The hearing on defendants' motion was continued and plaintiff was given the opportunity to file an opposition. Plaintiff failed to comply with the order to show cause and has filed absolutely nothing. The motion for summary judgment is therefore unopposed. As discussed below, and as is evident from the record, the case involves plaintiff's attempt to bring a pet Cocker Spaniel puppy into an amusement park and pass it off as a trained service animal under the ADA. On a separate prior occasion, plaintiff attempted to enter the same park without the puppy, instead attempting to bring in outside food of a commercial nature that was no different than the food sold inside the park, but which she claimed she needed pursuant to her disability as a borderline diabetic and her children's status as anemic. Defendants' motion clearly establishes these facts, showing that plaintiff's filing of this action has clearly wasted the court's and defendants' time and diverted the court's attention away from cases which truly merit attention and plaintiffs who are truly disabled.

The court will assess defendants' motion on the present record.

III. Standards Relating to Service Animals Under the ADA

The Americans with Disabilities Act ("ADA") provides in part:

No individual shall be discriminated against on the basis of disability in the full and equal enjoyment of the goods, services, facilities, privileges, advantages, or accommodations of any place of public accommodation by any person who owns, leases (or leases to), or operates a place of public accommodation.

42 U.S.C. § 12182(a).

To state a claim under Title III of the ADA, a plaintiff must show that he or she is disabled within the meaning of the ADA; that the defendant is a private entity that owns, leases, or operates a place of public accommodation; and that the plaintiff was denied public accommodation by the defendant because of his or her disability.

Moeller v. Taco Bell Corp. , 816 F.Supp.2d 831, 847 (N.D. Cal. 2011), citing Arizona ex rel. Goddard v. Harkins Amusement Enters., Inc. , 603 F.3d 666, 670 (9th Cir.2010).

Service animal means any dog that is individually trained to do work or perform tasks for the benefit of an individual with a disability, including a physical, sensory, psychiatric, intellectual, or other mental disability. Other species of animals, whether wild or domestic, trained or untrained, are not service animals for the purposes of this definition. The work or tasks performed by a service animal must be directly related to the individual's disability The crime deterrent effects of an animal's presence and the provision of emotional support, well-being, comfort, or companionship do not constitute work or tasks for the purposes of this definition.

28 C.F.R. § 36.104 (2013). A dog which provides the owner with a sense of security and comfort does not meet the statutory definition of a service animal. Baugher v. City of Ellensburg, WA , 2007 WL 858627, *5 (E.D. Wash. Mar. 19, 2007).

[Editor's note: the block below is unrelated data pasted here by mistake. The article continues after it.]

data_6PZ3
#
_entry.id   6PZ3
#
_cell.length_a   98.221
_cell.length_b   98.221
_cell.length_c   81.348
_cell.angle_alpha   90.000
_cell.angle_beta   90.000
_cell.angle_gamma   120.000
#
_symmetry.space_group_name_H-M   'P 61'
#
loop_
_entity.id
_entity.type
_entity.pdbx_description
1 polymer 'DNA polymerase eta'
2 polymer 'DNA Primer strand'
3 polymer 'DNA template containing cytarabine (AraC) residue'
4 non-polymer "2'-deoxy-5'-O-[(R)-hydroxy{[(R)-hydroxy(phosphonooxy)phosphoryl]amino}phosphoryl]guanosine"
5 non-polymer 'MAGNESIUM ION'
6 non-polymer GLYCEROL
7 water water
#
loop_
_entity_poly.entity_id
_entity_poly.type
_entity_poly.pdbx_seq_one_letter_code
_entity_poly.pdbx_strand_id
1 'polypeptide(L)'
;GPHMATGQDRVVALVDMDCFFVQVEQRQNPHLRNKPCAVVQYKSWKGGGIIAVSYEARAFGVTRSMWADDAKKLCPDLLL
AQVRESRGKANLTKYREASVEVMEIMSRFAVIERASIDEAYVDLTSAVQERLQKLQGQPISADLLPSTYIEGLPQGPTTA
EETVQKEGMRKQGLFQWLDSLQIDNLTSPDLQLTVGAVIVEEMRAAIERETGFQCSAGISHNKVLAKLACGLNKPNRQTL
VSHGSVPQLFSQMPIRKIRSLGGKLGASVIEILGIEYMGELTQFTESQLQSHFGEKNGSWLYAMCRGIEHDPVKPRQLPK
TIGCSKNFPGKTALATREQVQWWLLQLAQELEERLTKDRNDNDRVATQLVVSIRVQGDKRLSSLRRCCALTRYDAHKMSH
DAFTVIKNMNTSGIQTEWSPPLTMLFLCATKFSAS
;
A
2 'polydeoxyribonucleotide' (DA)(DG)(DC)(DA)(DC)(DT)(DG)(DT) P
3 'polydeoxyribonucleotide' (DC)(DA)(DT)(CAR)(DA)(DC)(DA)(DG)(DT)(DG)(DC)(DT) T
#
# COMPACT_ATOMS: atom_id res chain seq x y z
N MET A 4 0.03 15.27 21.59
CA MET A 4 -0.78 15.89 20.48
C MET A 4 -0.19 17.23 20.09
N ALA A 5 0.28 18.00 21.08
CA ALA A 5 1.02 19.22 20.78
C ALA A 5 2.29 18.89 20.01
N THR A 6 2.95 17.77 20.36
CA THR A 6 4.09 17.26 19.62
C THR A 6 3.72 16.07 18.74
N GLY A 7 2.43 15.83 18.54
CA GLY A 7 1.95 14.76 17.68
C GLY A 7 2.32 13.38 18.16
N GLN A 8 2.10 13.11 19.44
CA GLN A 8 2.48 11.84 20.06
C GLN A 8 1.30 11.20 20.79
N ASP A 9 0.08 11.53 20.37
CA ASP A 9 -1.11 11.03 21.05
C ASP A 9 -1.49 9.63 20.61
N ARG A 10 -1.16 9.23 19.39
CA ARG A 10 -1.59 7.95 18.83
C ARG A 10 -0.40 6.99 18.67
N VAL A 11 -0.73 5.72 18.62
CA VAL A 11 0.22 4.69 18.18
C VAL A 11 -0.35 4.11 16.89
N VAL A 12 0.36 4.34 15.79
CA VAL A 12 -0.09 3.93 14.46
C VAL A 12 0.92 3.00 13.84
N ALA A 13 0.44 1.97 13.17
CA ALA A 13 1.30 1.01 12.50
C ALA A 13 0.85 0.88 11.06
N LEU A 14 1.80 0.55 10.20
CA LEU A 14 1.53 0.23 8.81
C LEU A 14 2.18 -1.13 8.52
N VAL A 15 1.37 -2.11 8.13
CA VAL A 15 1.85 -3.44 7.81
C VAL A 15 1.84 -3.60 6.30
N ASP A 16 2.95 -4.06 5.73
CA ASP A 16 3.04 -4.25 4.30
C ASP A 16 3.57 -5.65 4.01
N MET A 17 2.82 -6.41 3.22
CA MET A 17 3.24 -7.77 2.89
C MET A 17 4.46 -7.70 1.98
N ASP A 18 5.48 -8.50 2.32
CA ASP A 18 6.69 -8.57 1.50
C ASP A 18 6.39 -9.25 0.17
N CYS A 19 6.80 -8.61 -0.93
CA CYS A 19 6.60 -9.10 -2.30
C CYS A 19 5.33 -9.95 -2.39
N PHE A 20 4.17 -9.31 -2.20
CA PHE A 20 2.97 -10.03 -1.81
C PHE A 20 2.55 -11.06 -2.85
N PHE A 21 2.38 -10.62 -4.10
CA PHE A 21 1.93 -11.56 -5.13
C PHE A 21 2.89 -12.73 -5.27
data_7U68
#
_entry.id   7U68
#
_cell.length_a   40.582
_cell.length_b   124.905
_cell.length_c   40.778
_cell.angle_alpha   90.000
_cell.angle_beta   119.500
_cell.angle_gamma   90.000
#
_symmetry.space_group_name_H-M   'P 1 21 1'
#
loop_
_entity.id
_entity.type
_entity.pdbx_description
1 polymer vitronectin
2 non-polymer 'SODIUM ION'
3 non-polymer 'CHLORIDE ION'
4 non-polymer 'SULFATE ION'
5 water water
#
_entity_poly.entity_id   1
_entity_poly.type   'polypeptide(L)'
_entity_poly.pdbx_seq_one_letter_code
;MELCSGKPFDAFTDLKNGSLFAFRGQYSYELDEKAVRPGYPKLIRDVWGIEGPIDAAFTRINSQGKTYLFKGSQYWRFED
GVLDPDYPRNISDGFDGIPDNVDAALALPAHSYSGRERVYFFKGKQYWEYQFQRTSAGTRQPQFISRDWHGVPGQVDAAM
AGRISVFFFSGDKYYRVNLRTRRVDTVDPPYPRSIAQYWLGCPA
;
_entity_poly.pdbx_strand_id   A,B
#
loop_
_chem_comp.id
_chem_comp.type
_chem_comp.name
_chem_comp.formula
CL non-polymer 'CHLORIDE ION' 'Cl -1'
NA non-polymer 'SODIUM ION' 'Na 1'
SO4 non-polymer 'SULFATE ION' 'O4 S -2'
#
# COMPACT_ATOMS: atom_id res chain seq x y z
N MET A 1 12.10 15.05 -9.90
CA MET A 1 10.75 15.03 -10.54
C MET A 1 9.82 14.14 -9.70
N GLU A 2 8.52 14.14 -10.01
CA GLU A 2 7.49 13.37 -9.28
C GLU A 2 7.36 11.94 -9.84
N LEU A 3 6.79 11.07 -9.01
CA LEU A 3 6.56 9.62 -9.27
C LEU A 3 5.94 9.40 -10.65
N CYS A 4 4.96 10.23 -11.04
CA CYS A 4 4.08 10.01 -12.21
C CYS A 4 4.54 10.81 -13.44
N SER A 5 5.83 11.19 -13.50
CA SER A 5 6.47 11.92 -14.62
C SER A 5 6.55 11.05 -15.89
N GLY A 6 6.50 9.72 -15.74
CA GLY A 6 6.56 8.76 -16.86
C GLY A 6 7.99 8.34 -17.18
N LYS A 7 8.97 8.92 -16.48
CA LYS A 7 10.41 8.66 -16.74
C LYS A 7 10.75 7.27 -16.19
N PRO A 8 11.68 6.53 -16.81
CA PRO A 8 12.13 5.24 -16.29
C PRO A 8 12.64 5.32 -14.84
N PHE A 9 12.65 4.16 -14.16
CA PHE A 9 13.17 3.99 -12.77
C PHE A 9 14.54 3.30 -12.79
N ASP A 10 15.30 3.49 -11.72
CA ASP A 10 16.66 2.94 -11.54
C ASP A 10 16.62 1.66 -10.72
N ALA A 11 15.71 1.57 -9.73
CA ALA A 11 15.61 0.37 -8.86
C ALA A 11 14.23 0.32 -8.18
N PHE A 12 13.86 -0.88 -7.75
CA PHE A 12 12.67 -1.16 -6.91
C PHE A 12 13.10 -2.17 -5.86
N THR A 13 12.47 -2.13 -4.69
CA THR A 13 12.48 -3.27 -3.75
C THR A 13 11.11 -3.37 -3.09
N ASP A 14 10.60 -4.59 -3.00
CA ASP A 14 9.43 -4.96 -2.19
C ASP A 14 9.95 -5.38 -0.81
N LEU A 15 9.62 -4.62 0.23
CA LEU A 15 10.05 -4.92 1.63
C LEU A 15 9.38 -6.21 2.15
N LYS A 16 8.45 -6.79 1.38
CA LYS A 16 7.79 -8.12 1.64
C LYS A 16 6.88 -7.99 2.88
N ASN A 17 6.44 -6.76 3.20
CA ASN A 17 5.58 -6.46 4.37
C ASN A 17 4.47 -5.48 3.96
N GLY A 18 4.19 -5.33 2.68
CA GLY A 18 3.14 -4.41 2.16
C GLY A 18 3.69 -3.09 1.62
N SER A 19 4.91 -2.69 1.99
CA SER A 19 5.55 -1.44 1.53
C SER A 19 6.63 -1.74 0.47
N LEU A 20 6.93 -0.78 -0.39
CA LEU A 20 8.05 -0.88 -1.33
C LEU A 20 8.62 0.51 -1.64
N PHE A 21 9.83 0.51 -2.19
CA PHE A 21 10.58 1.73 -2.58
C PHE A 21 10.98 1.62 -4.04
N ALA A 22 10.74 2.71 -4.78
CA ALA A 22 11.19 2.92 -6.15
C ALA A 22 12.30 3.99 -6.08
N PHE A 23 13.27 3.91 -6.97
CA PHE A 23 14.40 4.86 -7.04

Federal regulations require[] that a particular service animal be trained to work for a disabled individual. Access Now, Inc. v. Town of Jasper, Tenn. , 268 F.Supp.2d 973, 980 (E.D.Tenn.2003). Courts that have considered the training requirement for service animals recognize that federal regulations do not set forth any standards or requirements specifying the amount or type of training that an animal must receive to qualify as a service animal, nor the type or amount of work a service animal must provide for the disabled person. Id . ("the issue of whether the horse is a service animal does not turn on the amount or type of training"). See also Bronk v. Ineichen , 54 F.3d 425, 430-31 (7th Cir.1995) (federal law does not require the service animal to be trained at an accredited training school); Green v. Housing Auth. of Clackamas Co. , 994 F.Supp. 1253, 1256 (D. Oregon 1998) ("there is no federal... certification process or requirement for hearing dogs, guide dogs, companion animals, or any type of service animal."); Vaughn v. Rent-A-Center, Inc. , 2009 WL 723166 at *10 (S.D.Ohio 2009). "The relevant question for the court is whether the animal helps the disabled person perform tasks to ameliorate the ADA disability." Vaughn , 2009 WL 723166 at *10 (citing Access Now, Inc. , 268 F.Supp.2d at 980; Bronk , 54 F.3d at 431).

Miller v. Ladd, 2010 WL 2867808, *4 (N.D. Cal. Jul. 20, 2010).

"A public accommodation may ask an individual with a disability to remove a service animal from the premises if:... (ii) [t]he animal is not housebroken." 28 C.F.R. § 36.302(c)(2).

"If a public accommodation properly excludes a service animal under § 36.302(c)(2), it shall give the individual with a disability the opportunity to obtain goods, services, and accommodations without having the service animal on the premises." Id., (c)(3).

IV. Undisputed Facts

As plaintiff filed no opposition, defendants' facts are undisputed. On May 13, 2012, plaintiff attempted to enter the Raging Waters amusement park ("Park") with two children and prohibited food, stating that she was diabetic and that the children were anemic. (Siegrist Dec. at ¶ 11.) According to California Exposition and State Fair police officer Siegrist, plaintiff stated that per the ADA, she could bring her own food into the park and would sue anyone who interfered. (Id.) Officer Siegrist observed that plaintiff had three Subway sandwiches, chips, and "lunchables." She did not claim that these foods were for special dietary needs. When staff informed her that she could keep the "lunchable" containers inside the Park but not the remainder of the food, and that she could leave during the day to consume this food outside and then return to the Park, plaintiff found this suggestion unacceptable. (Id. at ¶ 12.) In this regard, plaintiff testified at her deposition that the reason she did not want to purchase similar food sold inside the Park was that she could not use her food stamps to buy food there, but was able to use food stamps to purchase the food she purchased outside and brought to the Park. (Griggs Decl., Ex. 1 at 148.)